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News / Clark County News

‘Heart in the right place’: Clark County Sheriff’s sergeant wins honors for service, going beyond to help the community

Sgt. Agar helped stop suspects following armed robbery and assisted family following fatal crash

By Becca Robbins, Columbian staff reporter
Published: March 18, 2024, 6:03am
6 Photos
Clark County sheriff&rsquo;s Sgt. Greg Agar takes a break Thursday while on patrol at Hazel Dell Community Park. Agar was awarded recently for multiple instances of risking his own safety on the job and going above and beyond to help county citizens, even when it wasn&rsquo;t part of his job.
Clark County sheriff’s Sgt. Greg Agar takes a break Thursday while on patrol at Hazel Dell Community Park. Agar was awarded recently for multiple instances of risking his own safety on the job and going above and beyond to help county citizens, even when it wasn’t part of his job. (Photos by Amanda Cowan/The Columbian) Photo Gallery

Clark County sheriff’s Sgt. Greg Agar has a unique way of coping with stress: by giving back to those whose suffering he encounters on the job.

The nine-year veteran of the sheriff’s office said that helping someone who’s lost a loved one or experienced hardship helps his mental health, too.

That outlook recently won him recognition from his colleagues. At the sheriff’s office’s annual awards ceremony Feb. 27, Agar received five awards: a medal of merit, two life-saving awards, a life-saving medal and an exemplary service award.

Agar said he’s just doing what his parents taught him to — help others. He entered law enforcement after serving in the U.S. Army.

“Law enforcement helps people in the community, and obviously, I want to serve the community in which I live,” Agar said.

Agar received the medal of merit for apprehending armed robbery suspects in March 2023. He pursued four people driving 130 mph north on Interstate 5 after allegedly committing an armed robbery at a Walnut Grove-area cannabis store.

Once he was able maneuver his patrol SUV to knock the fleeing car sideways, and another deputy blocked the suspect’s car, they were able to immediately arrest three of the occupants. One of the teens leapt through the car’s window and ran. But that suspect, too, was quickly arrested.

“It was a major undertaking to get all four of these guys in custody, all within minutes of each other,” sheriff’s Cmdr. Tim Bieber said.

Despite the danger of speeding, navigating traffic and colliding with the suspects’ car, Agar said he remained focused on stopping the danger the suspects posed to the community.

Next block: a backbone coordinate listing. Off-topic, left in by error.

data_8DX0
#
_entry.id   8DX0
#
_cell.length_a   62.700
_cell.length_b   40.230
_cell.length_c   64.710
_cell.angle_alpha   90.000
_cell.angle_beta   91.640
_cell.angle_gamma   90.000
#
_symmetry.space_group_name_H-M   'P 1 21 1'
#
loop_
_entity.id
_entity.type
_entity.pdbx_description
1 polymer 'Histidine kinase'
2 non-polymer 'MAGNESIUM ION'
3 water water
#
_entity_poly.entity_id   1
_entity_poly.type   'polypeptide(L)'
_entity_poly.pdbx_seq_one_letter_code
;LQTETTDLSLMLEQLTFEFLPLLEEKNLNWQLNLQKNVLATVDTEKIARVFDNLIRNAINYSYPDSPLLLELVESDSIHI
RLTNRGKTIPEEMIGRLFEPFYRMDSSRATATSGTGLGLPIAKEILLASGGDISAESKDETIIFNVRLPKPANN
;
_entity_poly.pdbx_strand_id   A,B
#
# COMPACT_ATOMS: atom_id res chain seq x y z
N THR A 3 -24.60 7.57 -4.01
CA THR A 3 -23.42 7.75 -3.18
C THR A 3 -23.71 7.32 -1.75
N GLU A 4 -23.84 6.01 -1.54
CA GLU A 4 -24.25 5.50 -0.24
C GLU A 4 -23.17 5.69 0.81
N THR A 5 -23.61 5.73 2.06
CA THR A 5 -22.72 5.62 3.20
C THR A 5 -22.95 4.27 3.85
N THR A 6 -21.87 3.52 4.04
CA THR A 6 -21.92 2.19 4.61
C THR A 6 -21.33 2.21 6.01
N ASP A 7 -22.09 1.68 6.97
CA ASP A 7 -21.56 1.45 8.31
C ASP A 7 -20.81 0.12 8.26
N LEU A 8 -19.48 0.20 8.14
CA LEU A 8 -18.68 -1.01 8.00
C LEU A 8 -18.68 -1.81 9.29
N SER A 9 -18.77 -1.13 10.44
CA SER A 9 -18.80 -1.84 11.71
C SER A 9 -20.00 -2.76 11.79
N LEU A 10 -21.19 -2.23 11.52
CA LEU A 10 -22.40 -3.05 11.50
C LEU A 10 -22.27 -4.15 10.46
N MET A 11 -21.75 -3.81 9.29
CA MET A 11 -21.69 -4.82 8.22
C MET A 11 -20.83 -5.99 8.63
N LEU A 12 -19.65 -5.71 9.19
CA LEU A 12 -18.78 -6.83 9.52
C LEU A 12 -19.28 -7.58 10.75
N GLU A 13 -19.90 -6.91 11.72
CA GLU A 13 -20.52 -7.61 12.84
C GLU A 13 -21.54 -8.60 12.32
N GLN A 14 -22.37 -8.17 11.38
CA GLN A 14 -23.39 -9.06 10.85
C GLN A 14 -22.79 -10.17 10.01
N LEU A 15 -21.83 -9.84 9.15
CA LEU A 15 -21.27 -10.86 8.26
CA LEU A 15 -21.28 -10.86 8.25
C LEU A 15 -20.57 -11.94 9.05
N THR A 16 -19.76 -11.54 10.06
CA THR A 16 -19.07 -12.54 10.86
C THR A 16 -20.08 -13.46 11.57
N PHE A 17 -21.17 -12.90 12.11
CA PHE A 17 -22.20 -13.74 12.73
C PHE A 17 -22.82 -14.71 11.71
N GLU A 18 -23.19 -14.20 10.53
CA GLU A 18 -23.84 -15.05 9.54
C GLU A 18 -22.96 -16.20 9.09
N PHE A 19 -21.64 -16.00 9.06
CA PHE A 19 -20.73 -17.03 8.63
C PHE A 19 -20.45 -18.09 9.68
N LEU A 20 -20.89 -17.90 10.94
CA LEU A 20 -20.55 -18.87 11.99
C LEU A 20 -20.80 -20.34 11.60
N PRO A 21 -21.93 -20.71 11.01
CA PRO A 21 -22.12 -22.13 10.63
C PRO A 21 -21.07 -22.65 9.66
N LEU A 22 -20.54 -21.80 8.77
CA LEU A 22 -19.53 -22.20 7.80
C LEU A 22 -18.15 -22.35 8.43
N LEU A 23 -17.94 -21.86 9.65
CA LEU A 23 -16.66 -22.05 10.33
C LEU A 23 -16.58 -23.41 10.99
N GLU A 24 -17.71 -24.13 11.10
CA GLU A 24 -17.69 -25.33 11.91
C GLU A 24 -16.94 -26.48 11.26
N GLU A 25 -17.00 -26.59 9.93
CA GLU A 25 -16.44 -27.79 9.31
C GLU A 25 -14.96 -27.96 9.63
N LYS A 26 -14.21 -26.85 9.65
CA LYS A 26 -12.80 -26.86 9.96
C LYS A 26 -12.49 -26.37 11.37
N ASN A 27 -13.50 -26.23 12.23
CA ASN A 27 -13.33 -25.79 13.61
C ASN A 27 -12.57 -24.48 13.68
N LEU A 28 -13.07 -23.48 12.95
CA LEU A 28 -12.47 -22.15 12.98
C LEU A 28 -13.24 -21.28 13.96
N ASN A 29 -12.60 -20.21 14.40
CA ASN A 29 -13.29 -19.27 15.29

“I knew that these suspects had committed an armed robbery, which is an extremely dangerous crime,” Agar said. “ The suspects needed to get captured.”

Agar has a knack for being in the right place at the right time, and he’s skilled enough to make a big difference when it counts, Bieber said.

Agar is a mellow guy, Bieber noted, which helps him remain calm and get everyone organized in chaotic situations.

Beyond risking his own safety for the sake of the community, Agar has also earned a reputation for the kind things he does in his down time between calls.

Two people were killed in a vehicle versus motorcycle crash Dec. 21 in the Five Corners area, including a mother who had her two children in the backseat. Agar and his fellow deputies bought the family new car seats to replace those damaged in the crash. Deputies had to collect one of the children’s shoes for evidence, so they bought new ones. And because it was days before Christmas, they bought the family $1,000 worth of presents. Agar coordinated the purchases.

“That incident, in particular, is very traumatic for anybody, but especially young children,” Agar said. “We all kind of had the same goal and the same mindset of wanting to do more for the children, and the family in general, and try to turn it into a positive thing that they could associate with such a terrible incident.”

In the January snow and ice storm, Agar was one of two sergeants who went to a hardware store and helped an elderly man put insulation on his pipes because he was concerned they’d burst in the freeze.

Bieber said those incidents are examples of Agar’s character.

“His heart is in the right place, and he just has tremendous work ethic. He’s very deserving of all the awards he received,” Bieber said. “He’s just kind of that all around good guy.”

Agar’s training as a medic has also been a tremendous asset for his team, and it earned him several of his recent awards.

“Every medical intervention that we potentially give to somebody can make a difference, whether it’s saving their life, or whether it’s an 8-year-old kid that’s asking for a Band-Aid and we can bring a positive interaction to that,” Agar said. “I take it very seriously.”

As much as Agar loves to interact with the community, he said his fellow first responders also make his job worth doing.

“Clark County has some of the finest law enforcement and first responders around, in my opinion,” he said. “That sense of teamwork and belonging is really fulfilling to me.”

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